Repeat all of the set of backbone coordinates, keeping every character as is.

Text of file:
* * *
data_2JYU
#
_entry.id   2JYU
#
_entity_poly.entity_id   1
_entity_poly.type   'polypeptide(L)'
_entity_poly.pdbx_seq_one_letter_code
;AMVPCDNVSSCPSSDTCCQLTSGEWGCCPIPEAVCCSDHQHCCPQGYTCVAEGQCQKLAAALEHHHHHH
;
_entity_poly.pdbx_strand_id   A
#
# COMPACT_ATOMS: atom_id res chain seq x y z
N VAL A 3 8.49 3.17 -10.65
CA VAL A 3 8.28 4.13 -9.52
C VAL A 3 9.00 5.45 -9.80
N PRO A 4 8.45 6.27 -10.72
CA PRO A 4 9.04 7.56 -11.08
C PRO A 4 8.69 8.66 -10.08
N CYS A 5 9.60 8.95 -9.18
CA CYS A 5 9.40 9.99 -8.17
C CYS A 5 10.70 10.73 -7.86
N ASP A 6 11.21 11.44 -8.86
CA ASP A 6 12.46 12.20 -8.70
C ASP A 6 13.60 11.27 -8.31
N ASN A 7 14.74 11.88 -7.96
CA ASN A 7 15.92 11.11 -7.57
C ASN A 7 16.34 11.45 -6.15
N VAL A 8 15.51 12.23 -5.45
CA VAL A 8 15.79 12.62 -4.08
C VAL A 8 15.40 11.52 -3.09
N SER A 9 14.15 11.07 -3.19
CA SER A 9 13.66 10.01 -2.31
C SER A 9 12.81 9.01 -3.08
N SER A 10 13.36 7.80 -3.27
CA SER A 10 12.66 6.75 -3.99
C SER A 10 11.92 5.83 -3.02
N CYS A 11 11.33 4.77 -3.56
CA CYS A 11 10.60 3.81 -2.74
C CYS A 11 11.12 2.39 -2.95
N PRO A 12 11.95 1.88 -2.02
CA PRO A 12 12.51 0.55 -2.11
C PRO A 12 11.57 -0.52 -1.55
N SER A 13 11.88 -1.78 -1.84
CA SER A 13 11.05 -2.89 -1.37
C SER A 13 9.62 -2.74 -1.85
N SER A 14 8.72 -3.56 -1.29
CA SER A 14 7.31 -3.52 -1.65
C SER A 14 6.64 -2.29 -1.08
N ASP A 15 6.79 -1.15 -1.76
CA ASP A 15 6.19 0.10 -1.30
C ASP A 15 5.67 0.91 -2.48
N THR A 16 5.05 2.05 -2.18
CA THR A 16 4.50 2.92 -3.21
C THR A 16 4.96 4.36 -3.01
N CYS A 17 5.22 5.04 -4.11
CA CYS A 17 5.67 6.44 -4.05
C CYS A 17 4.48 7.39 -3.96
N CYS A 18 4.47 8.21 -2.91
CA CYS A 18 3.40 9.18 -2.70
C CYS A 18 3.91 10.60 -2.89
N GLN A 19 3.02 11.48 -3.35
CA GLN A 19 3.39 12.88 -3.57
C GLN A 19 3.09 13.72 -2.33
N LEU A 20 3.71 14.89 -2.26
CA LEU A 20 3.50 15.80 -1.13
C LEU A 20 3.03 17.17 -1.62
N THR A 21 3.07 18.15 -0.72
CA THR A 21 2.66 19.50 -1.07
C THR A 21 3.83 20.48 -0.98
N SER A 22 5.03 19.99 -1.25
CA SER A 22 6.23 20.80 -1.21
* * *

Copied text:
data_2JYU
#
_entry.id   2JYU
#
_entity_poly.entity_id   1
_entity_poly.type   'polypeptide(L)'
_entity_poly.pdbx_seq_one_letter_code
;AMVPCDNVSSCPSSDTCCQLTSGEWGCCPIPEAVCCSDHQHCCPQGYTCVAEGQCQKLAAALEHHHHHH
;
_entity_poly.pdbx_strand_id   A
#
# COMPACT_ATOMS: atom_id res chain seq x y z
N VAL A 3 8.49 3.17 -10.65
CA VAL A 3 8.28 4.13 -9.52
C VAL A 3 9.00 5.45 -9.80
N PRO A 4 8.45 6.27 -10.72
CA PRO A 4 9.04 7.56 -11.08
C PRO A 4 8.69 8.66 -10.08
N CYS A 5 9.60 8.95 -9.18
CA CYS A 5 9.40 9.99 -8.17
C CYS A 5 10.70 10.73 -7.86
N ASP A 6 11.21 11.44 -8.86
CA ASP A 6 12.46 12.20 -8.70
C ASP A 6 13.60 11.27 -8.31
N ASN A 7 14.74 11.88 -7.96
CA ASN A 7 15.92 11.11 -7.57
C ASN A 7 16.34 11.45 -6.15
N VAL A 8 15.51 12.23 -5.45
CA VAL A 8 15.79 12.62 -4.08
C VAL A 8 15.40 11.52 -3.09
N SER A 9 14.15 11.07 -3.19
CA SER A 9 13.66 10.01 -2.31
C SER A 9 12.81 9.01 -3.08
N SER A 10 13.36 7.80 -3.27
CA SER A 10 12.66 6.75 -3.99
C SER A 10 11.92 5.83 -3.02
N CYS A 11 11.33 4.77 -3.56
CA CYS A 11 10.60 3.81 -2.74
C CYS A 11 11.12 2.39 -2.95
N PRO A 12 11.95 1.88 -2.02
CA PRO A 12 12.51 0.55 -2.11
C PRO A 12 11.57 -0.52 -1.55
N SER A 13 11.88 -1.78 -1.84
CA SER A 13 11.05 -2.89 -1.37
C SER A 13 9.62 -2.74 -1.85
N SER A 14 8.72 -3.56 -1.29
CA SER A 14 7.31 -3.52 -1.65
C SER A 14 6.64 -2.29 -1.08
N ASP A 15 6.79 -1.15 -1.76
CA ASP A 15 6.19 0.10 -1.30
C ASP A 15 5.67 0.91 -2.48
N THR A 16 5.05 2.05 -2.18
CA THR A 16 4.50 2.92 -3.21
C THR A 16 4.96 4.36 -3.01
N CYS A 17 5.22 5.04 -4.11
CA CYS A 17 5.67 6.44 -4.05
C CYS A 17 4.48 7.39 -3.96
N CYS A 18 4.47 8.21 -2.91
CA CYS A 18 3.40 9.18 -2.70
C CYS A 18 3.91 10.60 -2.89
N GLN A 19 3.02 11.48 -3.35
CA GLN A 19 3.39 12.88 -3.57
C GLN A 19 3.09 13.72 -2.33
N LEU A 20 3.71 14.89 -2.26
CA LEU A 20 3.50 15.80 -1.13
C LEU A 20 3.03 17.17 -1.62
N THR A 21 3.07 18.15 -0.72
CA THR A 21 2.66 19.50 -1.07
C THR A 21 3.83 20.48 -0.98
N SER A 22 5.03 19.99 -1.25
CA SER A 22 6.23 20.80 -1.21